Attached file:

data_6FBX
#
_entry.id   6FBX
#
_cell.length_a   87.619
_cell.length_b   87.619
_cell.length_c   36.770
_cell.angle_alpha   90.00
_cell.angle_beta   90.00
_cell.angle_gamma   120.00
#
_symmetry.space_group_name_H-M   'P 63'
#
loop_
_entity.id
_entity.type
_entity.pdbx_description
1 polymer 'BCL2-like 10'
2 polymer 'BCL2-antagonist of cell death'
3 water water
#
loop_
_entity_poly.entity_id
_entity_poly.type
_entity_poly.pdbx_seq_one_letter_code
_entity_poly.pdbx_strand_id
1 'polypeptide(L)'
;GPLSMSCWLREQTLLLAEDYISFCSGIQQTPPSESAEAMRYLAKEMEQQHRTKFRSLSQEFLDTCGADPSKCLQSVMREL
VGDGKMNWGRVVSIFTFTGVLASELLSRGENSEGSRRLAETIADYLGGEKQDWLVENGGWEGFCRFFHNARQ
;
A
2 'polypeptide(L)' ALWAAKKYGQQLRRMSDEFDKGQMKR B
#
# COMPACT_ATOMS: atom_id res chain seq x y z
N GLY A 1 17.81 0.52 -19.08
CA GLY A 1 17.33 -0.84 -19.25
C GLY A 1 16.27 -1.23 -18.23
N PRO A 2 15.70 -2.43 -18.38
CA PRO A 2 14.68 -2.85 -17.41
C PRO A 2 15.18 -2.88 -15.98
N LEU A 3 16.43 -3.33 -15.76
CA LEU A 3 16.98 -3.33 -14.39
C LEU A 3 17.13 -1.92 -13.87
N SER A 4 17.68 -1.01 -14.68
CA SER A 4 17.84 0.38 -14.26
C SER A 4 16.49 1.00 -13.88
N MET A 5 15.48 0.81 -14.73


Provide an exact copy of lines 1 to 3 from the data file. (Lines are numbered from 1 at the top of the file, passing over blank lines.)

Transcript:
data_6FBX
#
_entry.id   6FBX